To everything there is a season…

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There seem to be three different kinds of people in the world. Those who are fake-positive, always wearing a plastered on smile and never admitting to failure or to their true emotions; those who walk around wearing their misery like a badge of honor; and everyone else.

Before I became active in the narcissistic abuse community, I really only met the first type of person and the third. I’m all too well acquainted with “positive thinking nazis” — you know, fake and shallow people who don’t want to acknowledge your pain and tell you to “get over it” or “you bring your misery on yourself with your negativity.” These people are often–but not always–narcissists (but even when they aren’t, they are all neurotypicals.) They are good at social skills and making a good impression at all times, and that means they are always smiling. They cannot and will not understand how introverted Aspies like me work–or really, how anyone who has deep emotions and isn’t always happy works. Positive-thinking nazis drive me insane. They lack compassion and understanding. They don’t think or feel deeply–about anything. It seems epidemic these days–people who don’t want to hear your problems because they don’t want to acknowledge that you may be in pain. For them, I don’t think it’s really about “positive thinking” at all. I think it’s about not wanting to be accountable or have to give time to anyone but themselves. They would rather brush your pain under the rug and act as if it’s not there, rather than let it ruin their day.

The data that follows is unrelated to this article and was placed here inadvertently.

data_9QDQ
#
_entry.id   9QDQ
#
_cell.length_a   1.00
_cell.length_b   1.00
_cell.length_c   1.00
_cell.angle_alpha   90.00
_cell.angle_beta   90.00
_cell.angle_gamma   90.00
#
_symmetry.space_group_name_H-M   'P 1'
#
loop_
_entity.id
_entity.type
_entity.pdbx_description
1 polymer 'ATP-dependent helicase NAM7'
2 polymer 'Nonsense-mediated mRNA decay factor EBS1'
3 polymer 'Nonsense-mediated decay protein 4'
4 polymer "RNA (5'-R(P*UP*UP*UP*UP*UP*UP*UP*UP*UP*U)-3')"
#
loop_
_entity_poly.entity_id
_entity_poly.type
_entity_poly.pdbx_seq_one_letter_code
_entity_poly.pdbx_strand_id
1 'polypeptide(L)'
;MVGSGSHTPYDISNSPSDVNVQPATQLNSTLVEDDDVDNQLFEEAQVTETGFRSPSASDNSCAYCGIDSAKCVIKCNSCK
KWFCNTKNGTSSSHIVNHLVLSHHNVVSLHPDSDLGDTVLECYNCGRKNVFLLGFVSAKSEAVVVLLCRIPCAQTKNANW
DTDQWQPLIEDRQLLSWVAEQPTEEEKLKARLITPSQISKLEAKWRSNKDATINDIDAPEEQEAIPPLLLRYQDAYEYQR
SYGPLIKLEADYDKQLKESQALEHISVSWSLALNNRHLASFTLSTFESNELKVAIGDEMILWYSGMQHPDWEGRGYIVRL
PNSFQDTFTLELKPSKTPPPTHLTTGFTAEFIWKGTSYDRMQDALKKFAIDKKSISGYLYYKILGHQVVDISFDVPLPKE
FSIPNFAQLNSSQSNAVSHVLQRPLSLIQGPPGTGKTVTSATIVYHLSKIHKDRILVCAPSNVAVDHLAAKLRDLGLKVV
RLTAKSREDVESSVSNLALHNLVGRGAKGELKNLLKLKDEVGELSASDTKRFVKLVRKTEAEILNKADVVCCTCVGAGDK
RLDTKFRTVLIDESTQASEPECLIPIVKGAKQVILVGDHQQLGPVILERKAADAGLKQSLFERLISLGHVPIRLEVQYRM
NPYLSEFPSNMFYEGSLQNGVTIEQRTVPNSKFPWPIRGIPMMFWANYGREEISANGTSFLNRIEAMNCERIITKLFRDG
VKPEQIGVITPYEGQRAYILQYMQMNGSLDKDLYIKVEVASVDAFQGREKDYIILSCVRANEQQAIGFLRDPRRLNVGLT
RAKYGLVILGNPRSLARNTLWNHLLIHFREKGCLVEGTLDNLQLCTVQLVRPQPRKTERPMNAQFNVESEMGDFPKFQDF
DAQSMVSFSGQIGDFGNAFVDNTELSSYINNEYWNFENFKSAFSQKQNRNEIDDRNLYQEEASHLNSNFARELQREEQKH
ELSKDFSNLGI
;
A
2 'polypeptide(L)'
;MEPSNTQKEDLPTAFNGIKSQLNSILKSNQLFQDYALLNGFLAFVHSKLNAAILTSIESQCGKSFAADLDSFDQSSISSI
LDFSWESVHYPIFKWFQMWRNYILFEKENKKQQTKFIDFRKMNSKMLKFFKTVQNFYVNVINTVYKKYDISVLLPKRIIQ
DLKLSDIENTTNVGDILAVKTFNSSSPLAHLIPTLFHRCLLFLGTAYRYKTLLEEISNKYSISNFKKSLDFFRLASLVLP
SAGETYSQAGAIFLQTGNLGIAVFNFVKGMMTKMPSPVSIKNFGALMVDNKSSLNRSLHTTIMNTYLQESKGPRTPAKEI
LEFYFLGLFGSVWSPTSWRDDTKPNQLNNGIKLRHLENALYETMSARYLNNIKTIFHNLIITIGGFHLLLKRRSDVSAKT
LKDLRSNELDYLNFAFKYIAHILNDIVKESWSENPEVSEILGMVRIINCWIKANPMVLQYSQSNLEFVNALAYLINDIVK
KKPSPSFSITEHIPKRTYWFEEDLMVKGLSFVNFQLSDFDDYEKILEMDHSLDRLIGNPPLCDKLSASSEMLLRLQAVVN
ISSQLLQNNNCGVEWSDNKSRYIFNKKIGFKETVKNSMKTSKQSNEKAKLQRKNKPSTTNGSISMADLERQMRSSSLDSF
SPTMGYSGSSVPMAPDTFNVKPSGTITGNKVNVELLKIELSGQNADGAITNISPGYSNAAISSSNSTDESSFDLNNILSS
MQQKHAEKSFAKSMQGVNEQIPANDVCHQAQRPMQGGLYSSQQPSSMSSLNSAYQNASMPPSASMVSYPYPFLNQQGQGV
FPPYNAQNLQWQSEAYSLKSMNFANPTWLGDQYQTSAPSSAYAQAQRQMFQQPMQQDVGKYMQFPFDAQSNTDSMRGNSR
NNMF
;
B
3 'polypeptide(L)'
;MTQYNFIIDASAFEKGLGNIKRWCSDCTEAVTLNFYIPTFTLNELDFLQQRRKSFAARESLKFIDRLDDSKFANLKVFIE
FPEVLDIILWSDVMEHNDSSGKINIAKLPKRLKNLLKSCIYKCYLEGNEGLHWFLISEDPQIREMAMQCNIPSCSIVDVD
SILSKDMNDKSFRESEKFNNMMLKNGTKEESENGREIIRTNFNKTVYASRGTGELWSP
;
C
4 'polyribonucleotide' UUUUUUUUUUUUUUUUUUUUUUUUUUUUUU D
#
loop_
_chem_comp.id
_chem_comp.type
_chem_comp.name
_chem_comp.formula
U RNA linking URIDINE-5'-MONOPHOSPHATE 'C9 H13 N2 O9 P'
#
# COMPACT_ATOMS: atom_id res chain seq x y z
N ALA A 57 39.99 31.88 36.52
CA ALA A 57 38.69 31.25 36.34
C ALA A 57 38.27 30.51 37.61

However, recently I’ve been seeing the opposite too, especially within the narcissistic abuse community. These are the people–usually raised by extremely abusive parents–who seem to wear their victimhood like a badge that proves how deep, emotional or even holy they are. The problem I see with this way of thinking is that they cannot move forward or ever find happiness or peace with themselves. Their Debbie Downer attitudes keep them stuck where they are and they can’t really heal from the abuse that was inflicted on them because they’re trapped in the quicksands of their own misery. A few have even implied that to be a happy person means you aren’t a godly person. They say that being optimistic or believing that God allows suffering or toxic people to come into our lives to strengthen us is a demonic way of thinking, and in fact, that the whole positive thinking movement is a “gift of Satan” in order to fool us.

When I first joined the narcissistic abuse community, I felt like I had finally found like-minded people. I felt like a victim most of the time and my early posts were mostly rants against my narcissists and how much life sucked in general. I couldn’t believe my luck in finding people who thought exactly the way I did–other people whose lives seemed ruined beyond repair due to the damage done to them at the hands of abusive or narcissistic people (usually parents), and that, well…life really sucks. Wow, I thought. There really are others like me! I could relate, and I felt like I was no longer all alone in thinking this way. And at the time, it was exactly the sort of validation I needed. But it wasn’t meant to be permanent!

Recently I’ve been changing and I’m finding myself getting irritated and depressed around people who cling to victimhood like a trophy and refuse to–or can’t–heal from abuse. Don’t get me wrong–I’m not “blaming the victim”–at all–but I have noticed with a great deal of sadness how people who cling to such views don’t seem to be able to heal. Sometimes I think they believe if they let go of their victimhood and allow themselves to pursue and embrace joy, that they are “letting the narcs win.” But in fact, they are letting the narcs win by embracing victimhood because their being happy wasn’t in their abusers’ plans. By stubbornly clinging to their no-hope thinking patterns, they can’t heal and and their abusers get what they want. Because our being happy wasn’t part of the narc’s agenda.